hello all, I am currently working with FIR filter.Here i get the coefficients as deciamal values like -0.000467744403 0.000802870932 -0.000000000000 -0.001041888331 0.000768540238 0.000930750510 -0.001834127637 0.000000000000 0.002708566451....... i have to perform the filtering with 15 bit input line and 16 bit output line. can anyone suggest me how to store these coefficients in memory as binary and convert them back. i am currently using an approach of multiplying it with 1024 and storing the binary equivalent in memory and then after provcessing perform 10 times left shift,but its not so accurate ,kindly help me out thanks and regards jack

# FIR coefficients

Started by ●November 24, 2003

Reply by ●November 24, 20032003-11-24

Hello Jack, Did you look at "Scaling to prevent overflow (Fixed Point)" (Heureka, 19.11) ? In the ansers you find two files fp & fir that may help you. Good luck, Wolfgang "jack kilby" <jackilby@yahoo.com> schrieb im Newsbeitrag news:18668c6c.0311240052.4631e377@posting.google.com...> hello all, > I am currently working with FIR filter.Here i get the coefficients as > deciamal values like > -0.000467744403 > 0.000802870932 > -0.000000000000 > -0.001041888331 > 0.000768540238 > 0.000930750510 > -0.001834127637 > 0.000000000000 > 0.002708566451....... > i have to perform the filtering with 15 bit input line and 16 bit > output line. > can anyone suggest me how to store these coefficients in memory as > binary and convert them back. > i am currently using an approach of multiplying it with 1024 and > storing the binary equivalent in memory and then after provcessing > perform 10 times left shift,but its not so accurate ,kindly help me > out > thanks and regards > jack

Reply by ●November 24, 20032003-11-24

Hello Jack, Did you look at "Scaling to prevent overflow (Fixed Point)" (Heureka, 19.11) ? In the ansers you find two files fp & fir that may help you. Good luck, Wolfgang "jack kilby" <jackilby@yahoo.com> schrieb im Newsbeitrag news:18668c6c.0311240052.4631e377@posting.google.com...> hello all, > I am currently working with FIR filter.Here i get the coefficients as > deciamal values like > -0.000467744403 > 0.000802870932 > -0.000000000000 > -0.001041888331 > 0.000768540238 > 0.000930750510 > -0.001834127637 > 0.000000000000 > 0.002708566451....... > i have to perform the filtering with 15 bit input line and 16 bit > output line. > can anyone suggest me how to store these coefficients in memory as > binary and convert them back. > i am currently using an approach of multiplying it with 1024 and > storing the binary equivalent in memory and then after provcessing > perform 10 times left shift,but its not so accurate ,kindly help me > out > thanks and regards > jack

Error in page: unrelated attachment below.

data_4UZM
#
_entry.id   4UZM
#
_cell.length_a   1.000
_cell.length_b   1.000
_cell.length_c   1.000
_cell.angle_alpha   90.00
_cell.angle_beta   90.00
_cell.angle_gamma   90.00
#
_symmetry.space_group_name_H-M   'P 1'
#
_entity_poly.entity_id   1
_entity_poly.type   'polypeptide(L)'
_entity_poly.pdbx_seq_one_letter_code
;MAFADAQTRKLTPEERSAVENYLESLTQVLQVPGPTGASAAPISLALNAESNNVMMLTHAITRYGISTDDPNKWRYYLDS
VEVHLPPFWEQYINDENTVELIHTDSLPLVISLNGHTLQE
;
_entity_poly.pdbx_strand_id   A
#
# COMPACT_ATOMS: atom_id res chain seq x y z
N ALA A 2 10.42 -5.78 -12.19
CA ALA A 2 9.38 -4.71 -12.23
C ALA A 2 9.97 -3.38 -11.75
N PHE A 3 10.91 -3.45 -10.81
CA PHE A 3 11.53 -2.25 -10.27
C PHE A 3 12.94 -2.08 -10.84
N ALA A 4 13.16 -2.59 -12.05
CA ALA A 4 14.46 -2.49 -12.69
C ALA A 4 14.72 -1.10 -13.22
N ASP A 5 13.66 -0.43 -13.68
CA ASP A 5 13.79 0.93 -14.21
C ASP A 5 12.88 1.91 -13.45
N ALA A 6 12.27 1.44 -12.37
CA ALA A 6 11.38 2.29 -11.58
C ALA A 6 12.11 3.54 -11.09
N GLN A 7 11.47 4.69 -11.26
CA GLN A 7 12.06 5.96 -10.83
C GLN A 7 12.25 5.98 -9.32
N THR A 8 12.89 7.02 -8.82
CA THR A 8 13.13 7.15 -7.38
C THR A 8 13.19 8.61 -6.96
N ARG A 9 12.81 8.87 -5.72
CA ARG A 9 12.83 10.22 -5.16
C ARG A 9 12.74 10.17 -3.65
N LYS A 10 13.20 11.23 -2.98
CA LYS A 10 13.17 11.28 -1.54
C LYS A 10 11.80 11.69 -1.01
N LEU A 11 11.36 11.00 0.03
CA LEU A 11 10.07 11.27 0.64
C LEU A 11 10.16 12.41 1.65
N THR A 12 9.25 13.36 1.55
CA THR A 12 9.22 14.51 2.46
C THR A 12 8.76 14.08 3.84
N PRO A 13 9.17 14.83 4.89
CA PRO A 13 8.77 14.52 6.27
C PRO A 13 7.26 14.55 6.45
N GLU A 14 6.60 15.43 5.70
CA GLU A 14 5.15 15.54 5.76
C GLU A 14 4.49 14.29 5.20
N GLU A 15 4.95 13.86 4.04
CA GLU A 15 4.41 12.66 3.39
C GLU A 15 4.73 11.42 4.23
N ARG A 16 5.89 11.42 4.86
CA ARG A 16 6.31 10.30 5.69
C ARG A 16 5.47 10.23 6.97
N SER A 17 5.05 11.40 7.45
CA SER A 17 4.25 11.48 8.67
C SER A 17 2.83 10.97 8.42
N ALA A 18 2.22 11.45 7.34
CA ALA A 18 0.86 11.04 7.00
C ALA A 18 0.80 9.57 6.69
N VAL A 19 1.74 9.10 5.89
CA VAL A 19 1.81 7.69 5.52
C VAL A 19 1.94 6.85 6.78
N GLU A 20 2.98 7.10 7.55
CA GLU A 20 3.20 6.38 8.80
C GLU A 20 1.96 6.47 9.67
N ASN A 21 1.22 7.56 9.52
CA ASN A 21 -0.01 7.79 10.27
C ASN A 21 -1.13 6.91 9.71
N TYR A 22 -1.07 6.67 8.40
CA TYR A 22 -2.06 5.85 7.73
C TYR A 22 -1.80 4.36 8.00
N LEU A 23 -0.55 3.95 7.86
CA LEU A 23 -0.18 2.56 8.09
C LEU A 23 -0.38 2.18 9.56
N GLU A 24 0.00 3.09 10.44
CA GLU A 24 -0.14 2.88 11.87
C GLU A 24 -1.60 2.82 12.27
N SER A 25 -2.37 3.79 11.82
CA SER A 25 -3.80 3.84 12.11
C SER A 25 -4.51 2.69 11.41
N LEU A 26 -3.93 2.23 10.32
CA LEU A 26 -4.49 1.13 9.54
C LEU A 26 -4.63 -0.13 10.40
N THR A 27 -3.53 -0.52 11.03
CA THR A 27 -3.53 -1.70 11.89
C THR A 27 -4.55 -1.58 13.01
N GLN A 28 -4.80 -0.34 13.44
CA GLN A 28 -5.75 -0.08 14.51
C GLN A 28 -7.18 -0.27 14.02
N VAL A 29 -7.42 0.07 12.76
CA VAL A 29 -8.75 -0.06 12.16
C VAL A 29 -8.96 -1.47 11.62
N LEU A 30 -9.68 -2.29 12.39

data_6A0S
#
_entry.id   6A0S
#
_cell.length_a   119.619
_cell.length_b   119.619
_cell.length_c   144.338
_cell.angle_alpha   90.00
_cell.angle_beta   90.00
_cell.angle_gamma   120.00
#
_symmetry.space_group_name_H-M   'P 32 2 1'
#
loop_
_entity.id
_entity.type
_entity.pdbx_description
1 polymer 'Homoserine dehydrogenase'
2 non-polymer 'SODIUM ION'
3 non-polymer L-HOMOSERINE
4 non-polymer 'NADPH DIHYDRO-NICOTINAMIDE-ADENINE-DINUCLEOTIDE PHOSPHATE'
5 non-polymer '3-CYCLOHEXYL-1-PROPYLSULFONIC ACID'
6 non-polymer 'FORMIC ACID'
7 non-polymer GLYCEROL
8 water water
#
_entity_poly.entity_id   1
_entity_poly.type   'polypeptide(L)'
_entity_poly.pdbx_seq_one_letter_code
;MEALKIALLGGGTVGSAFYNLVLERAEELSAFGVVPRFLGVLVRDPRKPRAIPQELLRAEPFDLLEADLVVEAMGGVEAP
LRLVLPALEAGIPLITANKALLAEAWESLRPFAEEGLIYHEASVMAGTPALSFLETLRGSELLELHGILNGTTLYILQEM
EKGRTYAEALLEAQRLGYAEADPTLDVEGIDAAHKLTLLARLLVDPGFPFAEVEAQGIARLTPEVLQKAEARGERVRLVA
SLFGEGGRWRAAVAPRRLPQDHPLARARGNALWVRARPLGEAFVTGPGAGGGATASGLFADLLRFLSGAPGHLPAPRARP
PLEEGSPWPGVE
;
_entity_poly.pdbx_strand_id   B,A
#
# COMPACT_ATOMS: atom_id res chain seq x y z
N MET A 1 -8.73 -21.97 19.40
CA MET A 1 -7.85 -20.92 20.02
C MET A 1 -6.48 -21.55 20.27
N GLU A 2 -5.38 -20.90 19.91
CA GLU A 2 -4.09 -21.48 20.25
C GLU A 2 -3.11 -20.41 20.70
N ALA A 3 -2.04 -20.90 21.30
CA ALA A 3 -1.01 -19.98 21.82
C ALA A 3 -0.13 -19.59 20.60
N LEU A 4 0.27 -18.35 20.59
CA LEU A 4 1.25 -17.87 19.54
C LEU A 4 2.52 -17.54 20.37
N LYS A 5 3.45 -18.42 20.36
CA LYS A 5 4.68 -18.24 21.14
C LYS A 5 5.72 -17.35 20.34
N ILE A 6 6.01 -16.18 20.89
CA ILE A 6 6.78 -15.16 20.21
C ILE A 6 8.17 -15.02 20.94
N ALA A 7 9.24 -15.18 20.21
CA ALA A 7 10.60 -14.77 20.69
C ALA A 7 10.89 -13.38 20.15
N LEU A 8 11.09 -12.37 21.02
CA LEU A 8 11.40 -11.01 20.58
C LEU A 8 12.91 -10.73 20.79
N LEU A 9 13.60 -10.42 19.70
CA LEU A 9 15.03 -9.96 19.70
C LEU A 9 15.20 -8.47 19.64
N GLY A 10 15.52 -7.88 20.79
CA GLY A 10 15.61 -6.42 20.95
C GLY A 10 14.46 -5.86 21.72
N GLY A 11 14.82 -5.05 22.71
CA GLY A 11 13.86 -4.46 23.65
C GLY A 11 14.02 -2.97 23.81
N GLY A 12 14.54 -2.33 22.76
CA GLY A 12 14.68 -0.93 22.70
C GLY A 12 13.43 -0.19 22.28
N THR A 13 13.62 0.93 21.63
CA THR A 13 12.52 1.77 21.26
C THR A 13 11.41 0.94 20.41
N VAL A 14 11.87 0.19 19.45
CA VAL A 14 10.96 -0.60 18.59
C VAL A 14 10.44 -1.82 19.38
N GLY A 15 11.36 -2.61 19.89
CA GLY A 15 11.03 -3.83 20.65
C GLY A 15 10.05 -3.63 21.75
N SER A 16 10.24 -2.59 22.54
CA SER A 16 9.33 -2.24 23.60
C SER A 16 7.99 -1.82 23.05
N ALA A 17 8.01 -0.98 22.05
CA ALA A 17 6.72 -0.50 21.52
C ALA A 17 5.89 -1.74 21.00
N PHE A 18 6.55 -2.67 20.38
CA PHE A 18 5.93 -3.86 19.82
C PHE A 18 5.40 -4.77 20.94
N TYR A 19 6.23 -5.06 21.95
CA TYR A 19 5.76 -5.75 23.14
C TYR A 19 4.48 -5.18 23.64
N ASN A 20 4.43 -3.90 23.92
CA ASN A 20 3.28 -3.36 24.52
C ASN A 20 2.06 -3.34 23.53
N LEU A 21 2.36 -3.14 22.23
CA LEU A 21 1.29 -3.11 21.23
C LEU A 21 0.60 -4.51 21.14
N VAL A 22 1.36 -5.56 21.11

Reply by ●November 25, 20032003-11-25

Hi, u can to use scaling 2**15: to memory Ks[j]=(short)(Kfloat*0x8000); to calculate y+=(...*Ks[j])>>15; Cheers

Reply by ●November 25, 20032003-11-25

Vic wrote:> Hi, > u can to use scaling 2**15: > to memory Ks[j]=(short)(Kfloat*0x8000); > to calculate y+=(...*Ks[j])>>15; > > CheersFor these particular coefficients, Q15 isn't very appropriate. Even the largest coefficient would only be the integer value 89 - a very high coefficient quantization error. Try Q23, i.e., multiply all real coefficients by 2^23 to get the integer-valued coefficients. -- % Randy Yates % "...the answer lies within your soul %% Fuquay-Varina, NC % 'cause no one knows which side %%% 919-577-9882 % the coin will fall." %%%% <yates@ieee.org> % 'Big Wheels', *Out of the Blue*, ELO http://home.earthlink.net/~yatescr

Reply by ●November 25, 20032003-11-25

Randy Yates wrote:> For these particular coefficients, Q15 isn't > very appropriate. Even the largest coefficient > would only be the integer value 89 - a very > high coefficient quantization error. > > Try Q23, i.e., multiply all real coefficients by > 2^23 to get the integer-valued coefficients.Randy, I'm not sure the OP listed all the coefficients. In the original post, the list of coefs was followed by something akin to an ellipsis: > -0.000467744403 > 0.000802870932 > -0.000000000000 > -0.001041888331 > 0.000768540238 > 0.000930750510 > -0.001834127637 > 0.000000000000 > 0.002708566451....... Those coefs struck me as oddly small too, which is what led me to look for symmetry - instead of symmetry, I saw the dots. Presumably, he has more coefs, and they get larger. -- Jim Thomas Principal Applications Engineer Bittware, Inc jthomas@bittware.com http://www.bittware.com (703) 779-7770 To mess up a Linux box, you need to work at it; to mess up your Windows box, you just need to work on it. - Scott Granneman